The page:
It’s never too late to learn piano! In fact playing this instrument is not so different from learning how to build a chair or cook a recipe. Like woodworking or cooking, playing skillfully requires education and a willingness to try and ask questions – that’s it!
My name is Jeremy and I’m a local Boise piano teacher who loves helping students develop the performance skills they desire. Whether adults, kids, beginners or advanced, I provide music lessons to students that are fun, build confidence, and utilize each student’s passion. To build a solid musical foundation a given lesson can include theory, ear training, technique, rhythm practice, sight reading skills, improvisation, and repertoire review. I also teach jazz, playing by ear, and composition as alternatives to solo performance.
Your age and ability level is unimportant – don’t let being older, never having been a music student, or having no experience dissuade you. All ages and abilities can and do make remarkable progress with good information and a tailored course of instruction at their own pace. So give yourself or one you care for the pleasure of music-making; let me show you the way to piano proficiency!
My studio area location is near downtown Boise, ID and piano classes are weekly, half-hour or hour in length. For further information please explore the website and contact me for piano lessons!
Why take piano lessons?
Piano lessons are a subset of music lessons in general and obviously focus on the piano as one of several possible instruments. My students have regular class with me here in Boise, ID. As their piano teacher and music instructor I help them develop a triangle foundation of piano instrument playing skills, music theory knowledge, and aural and listening skills. People begin at any age, stage, and level whether they’re beginners, intermediate, advanced, or expert. Their ages vary from child/kids, adolescent, teen, young adult, parents of the kids in lessons, middle-aged, and senior adults.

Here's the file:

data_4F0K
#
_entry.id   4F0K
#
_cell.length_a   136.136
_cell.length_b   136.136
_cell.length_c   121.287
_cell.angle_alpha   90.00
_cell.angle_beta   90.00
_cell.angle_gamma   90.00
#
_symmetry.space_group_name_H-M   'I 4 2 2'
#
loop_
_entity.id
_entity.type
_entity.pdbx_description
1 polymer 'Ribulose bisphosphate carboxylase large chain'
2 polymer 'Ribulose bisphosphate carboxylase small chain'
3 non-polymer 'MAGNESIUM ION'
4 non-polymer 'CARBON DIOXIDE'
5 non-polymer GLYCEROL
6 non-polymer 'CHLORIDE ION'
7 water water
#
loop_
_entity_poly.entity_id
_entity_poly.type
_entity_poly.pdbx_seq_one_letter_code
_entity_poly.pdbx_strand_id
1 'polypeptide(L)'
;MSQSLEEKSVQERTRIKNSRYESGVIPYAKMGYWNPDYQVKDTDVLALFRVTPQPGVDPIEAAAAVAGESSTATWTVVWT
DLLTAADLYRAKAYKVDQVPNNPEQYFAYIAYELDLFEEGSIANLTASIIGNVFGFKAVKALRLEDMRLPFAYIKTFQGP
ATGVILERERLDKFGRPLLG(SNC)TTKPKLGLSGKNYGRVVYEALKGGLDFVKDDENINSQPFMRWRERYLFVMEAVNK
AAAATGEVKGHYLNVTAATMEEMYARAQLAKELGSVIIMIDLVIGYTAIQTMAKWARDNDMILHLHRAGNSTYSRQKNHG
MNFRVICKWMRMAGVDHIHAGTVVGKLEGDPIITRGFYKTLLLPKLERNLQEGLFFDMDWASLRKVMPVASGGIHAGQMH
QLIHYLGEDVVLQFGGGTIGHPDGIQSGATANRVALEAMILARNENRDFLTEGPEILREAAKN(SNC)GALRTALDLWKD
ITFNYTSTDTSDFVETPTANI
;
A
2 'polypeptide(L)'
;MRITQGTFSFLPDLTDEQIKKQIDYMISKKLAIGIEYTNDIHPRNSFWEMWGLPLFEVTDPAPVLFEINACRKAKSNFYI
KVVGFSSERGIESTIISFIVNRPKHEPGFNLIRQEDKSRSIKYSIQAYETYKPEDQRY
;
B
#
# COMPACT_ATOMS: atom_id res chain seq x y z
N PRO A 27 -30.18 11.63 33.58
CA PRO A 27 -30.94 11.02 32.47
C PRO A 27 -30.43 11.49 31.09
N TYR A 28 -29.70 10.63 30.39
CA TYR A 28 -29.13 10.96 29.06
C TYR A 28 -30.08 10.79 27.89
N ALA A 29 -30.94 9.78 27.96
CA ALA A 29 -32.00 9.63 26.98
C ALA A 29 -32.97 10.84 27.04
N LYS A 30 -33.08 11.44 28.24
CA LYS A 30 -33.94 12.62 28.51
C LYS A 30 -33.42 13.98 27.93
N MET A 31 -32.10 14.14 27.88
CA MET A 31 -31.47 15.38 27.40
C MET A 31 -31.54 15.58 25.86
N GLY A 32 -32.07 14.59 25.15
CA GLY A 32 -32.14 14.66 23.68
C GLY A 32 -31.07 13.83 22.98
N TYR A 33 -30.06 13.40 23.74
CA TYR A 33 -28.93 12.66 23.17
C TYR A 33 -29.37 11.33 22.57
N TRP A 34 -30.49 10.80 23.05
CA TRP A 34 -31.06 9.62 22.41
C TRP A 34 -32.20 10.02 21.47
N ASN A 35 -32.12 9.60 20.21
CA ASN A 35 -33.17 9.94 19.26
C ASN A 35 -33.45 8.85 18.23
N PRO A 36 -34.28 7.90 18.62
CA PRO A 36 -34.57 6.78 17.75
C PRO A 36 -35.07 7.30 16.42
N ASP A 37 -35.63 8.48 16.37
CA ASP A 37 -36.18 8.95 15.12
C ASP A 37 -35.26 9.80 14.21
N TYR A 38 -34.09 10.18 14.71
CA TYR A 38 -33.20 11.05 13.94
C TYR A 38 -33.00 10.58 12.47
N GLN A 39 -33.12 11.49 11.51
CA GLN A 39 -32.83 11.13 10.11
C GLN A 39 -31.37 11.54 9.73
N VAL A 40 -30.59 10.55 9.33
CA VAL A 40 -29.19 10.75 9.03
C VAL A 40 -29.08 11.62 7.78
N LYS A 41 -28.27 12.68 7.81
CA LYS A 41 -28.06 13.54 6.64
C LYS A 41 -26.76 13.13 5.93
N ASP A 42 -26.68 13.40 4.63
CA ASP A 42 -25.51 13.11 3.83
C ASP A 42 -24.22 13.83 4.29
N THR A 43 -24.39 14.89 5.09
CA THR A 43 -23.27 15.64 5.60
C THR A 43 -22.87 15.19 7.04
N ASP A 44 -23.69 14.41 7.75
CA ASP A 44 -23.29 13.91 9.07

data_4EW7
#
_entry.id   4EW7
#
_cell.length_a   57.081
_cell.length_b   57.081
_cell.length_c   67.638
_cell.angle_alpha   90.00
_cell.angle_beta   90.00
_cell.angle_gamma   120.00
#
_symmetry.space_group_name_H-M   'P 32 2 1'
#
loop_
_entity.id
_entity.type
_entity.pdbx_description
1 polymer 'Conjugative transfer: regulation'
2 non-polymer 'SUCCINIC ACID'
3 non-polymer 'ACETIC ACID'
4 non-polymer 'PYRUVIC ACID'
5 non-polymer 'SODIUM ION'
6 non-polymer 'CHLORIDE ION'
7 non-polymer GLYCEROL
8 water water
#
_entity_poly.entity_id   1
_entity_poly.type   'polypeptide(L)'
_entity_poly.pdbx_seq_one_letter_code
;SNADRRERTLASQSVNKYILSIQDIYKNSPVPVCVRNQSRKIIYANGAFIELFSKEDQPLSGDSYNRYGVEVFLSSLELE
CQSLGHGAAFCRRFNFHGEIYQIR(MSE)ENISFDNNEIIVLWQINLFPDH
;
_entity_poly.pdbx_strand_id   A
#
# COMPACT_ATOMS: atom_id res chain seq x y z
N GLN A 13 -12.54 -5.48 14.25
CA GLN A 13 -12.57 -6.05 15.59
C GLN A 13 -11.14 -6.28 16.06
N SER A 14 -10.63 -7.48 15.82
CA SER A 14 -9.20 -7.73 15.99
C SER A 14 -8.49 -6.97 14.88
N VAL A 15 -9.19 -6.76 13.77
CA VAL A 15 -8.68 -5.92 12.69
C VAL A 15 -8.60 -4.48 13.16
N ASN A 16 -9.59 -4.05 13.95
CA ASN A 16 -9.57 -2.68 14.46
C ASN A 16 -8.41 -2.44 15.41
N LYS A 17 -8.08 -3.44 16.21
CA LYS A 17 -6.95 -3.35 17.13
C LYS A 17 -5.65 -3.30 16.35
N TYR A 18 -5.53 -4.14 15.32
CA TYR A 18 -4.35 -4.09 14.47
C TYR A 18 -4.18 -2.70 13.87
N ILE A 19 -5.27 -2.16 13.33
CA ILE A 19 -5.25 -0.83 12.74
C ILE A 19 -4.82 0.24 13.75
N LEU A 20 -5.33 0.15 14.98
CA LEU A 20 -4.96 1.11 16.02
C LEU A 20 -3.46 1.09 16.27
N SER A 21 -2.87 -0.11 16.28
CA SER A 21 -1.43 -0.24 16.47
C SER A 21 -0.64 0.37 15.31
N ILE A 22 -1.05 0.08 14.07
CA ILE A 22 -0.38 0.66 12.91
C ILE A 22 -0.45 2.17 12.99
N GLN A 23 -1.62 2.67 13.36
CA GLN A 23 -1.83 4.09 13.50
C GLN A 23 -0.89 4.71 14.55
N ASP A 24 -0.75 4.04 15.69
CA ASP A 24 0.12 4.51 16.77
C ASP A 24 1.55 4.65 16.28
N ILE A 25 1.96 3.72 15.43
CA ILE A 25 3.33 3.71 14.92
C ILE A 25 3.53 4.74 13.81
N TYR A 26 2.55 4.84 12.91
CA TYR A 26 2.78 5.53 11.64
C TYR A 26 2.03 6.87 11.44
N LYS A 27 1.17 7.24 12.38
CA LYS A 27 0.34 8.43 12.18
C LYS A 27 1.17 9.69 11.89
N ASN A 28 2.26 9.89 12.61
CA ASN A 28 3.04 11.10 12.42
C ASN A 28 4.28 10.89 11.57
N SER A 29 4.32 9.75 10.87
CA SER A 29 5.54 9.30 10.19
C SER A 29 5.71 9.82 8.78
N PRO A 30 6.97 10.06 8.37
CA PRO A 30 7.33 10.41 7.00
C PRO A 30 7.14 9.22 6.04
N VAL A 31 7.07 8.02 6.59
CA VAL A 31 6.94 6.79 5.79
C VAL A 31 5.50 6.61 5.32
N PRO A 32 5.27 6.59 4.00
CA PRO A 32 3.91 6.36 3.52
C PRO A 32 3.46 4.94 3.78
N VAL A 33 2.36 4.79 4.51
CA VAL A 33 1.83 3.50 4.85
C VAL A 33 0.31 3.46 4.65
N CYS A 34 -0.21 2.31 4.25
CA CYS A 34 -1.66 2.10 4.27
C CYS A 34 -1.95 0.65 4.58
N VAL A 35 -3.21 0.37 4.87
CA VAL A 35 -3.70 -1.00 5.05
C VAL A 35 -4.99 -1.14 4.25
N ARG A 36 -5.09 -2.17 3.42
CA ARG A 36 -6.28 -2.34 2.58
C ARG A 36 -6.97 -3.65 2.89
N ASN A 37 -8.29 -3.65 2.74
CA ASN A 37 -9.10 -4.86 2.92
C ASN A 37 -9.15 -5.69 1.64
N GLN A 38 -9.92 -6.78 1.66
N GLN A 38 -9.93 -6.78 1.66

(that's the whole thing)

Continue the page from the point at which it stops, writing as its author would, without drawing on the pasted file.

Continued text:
These are some aspects of playing ability a student develops by taking a traditional education approach to the piano… sight reading skills, rhythm, knowledge of notes and note reading, technique, scale, chord, and arpeggio execution, staff reading, performance confidence, experience, keyboard feel and comfort, passion, a song and solo piece repertoire, tone control, interpretation options, musical intuition, a sense of fun, the ability to play with others, strong work ethic, learning their individual pace, performance opportunity, and an optimal way to practice and learn piano.
By taking an alternate lesson approach to piano, such as jazz, pop, song writing, or composition, a student will develop the following playing skills… improvisation, capacity to solo and comp, the ability to play by ear, the ability to sing, timbre and sound recognition, modern music style information and content, a more current school of playing and understanding music, ability to offer musical services.